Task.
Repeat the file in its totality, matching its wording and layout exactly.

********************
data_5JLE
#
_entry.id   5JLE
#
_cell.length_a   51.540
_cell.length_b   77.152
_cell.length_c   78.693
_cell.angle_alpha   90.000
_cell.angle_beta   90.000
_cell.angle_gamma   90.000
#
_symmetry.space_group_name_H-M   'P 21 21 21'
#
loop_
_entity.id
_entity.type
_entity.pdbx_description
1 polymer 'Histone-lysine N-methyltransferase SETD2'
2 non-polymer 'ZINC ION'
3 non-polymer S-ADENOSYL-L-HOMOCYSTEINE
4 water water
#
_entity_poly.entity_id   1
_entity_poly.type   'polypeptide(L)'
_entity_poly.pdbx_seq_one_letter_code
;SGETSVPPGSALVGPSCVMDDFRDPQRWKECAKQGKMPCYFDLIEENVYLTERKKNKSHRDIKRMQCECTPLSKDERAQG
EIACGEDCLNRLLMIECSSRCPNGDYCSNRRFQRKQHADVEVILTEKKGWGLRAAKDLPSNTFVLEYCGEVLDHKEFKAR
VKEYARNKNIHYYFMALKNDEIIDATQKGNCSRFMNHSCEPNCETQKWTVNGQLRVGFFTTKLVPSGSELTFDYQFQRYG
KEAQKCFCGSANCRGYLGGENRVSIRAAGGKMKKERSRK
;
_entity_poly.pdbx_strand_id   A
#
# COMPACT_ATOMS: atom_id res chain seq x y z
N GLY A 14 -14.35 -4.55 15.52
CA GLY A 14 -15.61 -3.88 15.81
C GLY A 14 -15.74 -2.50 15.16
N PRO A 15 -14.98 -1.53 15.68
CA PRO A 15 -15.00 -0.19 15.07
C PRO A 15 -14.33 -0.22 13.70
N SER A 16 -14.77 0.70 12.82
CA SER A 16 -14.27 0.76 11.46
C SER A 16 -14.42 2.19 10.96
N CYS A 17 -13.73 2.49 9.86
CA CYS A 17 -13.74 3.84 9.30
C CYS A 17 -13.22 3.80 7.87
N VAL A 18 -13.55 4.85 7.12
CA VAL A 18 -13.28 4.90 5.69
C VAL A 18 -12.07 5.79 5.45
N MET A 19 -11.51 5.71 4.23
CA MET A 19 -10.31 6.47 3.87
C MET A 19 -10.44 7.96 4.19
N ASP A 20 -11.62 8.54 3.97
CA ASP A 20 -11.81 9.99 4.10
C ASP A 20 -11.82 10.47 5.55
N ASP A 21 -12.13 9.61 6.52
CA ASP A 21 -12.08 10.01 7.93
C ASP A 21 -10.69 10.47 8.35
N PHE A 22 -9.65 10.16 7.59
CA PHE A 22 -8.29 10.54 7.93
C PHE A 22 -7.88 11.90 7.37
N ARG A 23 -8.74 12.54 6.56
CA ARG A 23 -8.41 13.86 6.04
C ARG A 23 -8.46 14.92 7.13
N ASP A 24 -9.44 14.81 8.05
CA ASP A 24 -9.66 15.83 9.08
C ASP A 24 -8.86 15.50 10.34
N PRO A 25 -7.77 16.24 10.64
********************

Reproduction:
data_5JLE
#
_entry.id   5JLE
#
_cell.length_a   51.540
_cell.length_b   77.152
_cell.length_c   78.693
_cell.angle_alpha   90.000
_cell.angle_beta   90.000
_cell.angle_gamma   90.000
#
_symmetry.space_group_name_H-M   'P 21 21 21'
#
loop_
_entity.id
_entity.type
_entity.pdbx_description
1 polymer 'Histone-lysine N-methyltransferase SETD2'
2 non-polymer 'ZINC ION'
3 non-polymer S-ADENOSYL-L-HOMOCYSTEINE
4 water water
#
_entity_poly.entity_id   1
_entity_poly.type   'polypeptide(L)'
_entity_poly.pdbx_seq_one_letter_code
;SGETSVPPGSALVGPSCVMDDFRDPQRWKECAKQGKMPCYFDLIEENVYLTERKKNKSHRDIKRMQCECTPLSKDERAQG
EIACGEDCLNRLLMIECSSRCPNGDYCSNRRFQRKQHADVEVILTEKKGWGLRAAKDLPSNTFVLEYCGEVLDHKEFKAR
VKEYARNKNIHYYFMALKNDEIIDATQKGNCSRFMNHSCEPNCETQKWTVNGQLRVGFFTTKLVPSGSELTFDYQFQRYG
KEAQKCFCGSANCRGYLGGENRVSIRAAGGKMKKERSRK
;
_entity_poly.pdbx_strand_id   A
#
# COMPACT_ATOMS: atom_id res chain seq x y z
N GLY A 14 -14.35 -4.55 15.52
CA GLY A 14 -15.61 -3.88 15.81
C GLY A 14 -15.74 -2.50 15.16
N PRO A 15 -14.98 -1.53 15.68
CA PRO A 15 -15.00 -0.19 15.07
C PRO A 15 -14.33 -0.22 13.70
N SER A 16 -14.77 0.70 12.82
CA SER A 16 -14.27 0.76 11.46
C SER A 16 -14.42 2.19 10.96
N CYS A 17 -13.73 2.49 9.86
CA CYS A 17 -13.74 3.84 9.30
C CYS A 17 -13.22 3.80 7.87
N VAL A 18 -13.55 4.85 7.12
CA VAL A 18 -13.28 4.90 5.69
C VAL A 18 -12.07 5.79 5.45
N MET A 19 -11.51 5.71 4.23
CA MET A 19 -10.31 6.47 3.87
C MET A 19 -10.44 7.96 4.19
N ASP A 20 -11.62 8.54 3.97
CA ASP A 20 -11.81 9.99 4.10
C ASP A 20 -11.82 10.47 5.55
N ASP A 21 -12.13 9.61 6.52
CA ASP A 21 -12.08 10.01 7.93
C ASP A 21 -10.69 10.47 8.35
N PHE A 22 -9.65 10.16 7.59
CA PHE A 22 -8.29 10.54 7.93
C PHE A 22 -7.88 11.90 7.37
N ARG A 23 -8.74 12.54 6.56
CA ARG A 23 -8.41 13.86 6.04
C ARG A 23 -8.46 14.92 7.13
N ASP A 24 -9.44 14.81 8.05
CA ASP A 24 -9.66 15.83 9.08
C ASP A 24 -8.86 15.50 10.34
N PRO A 25 -7.77 16.24 10.64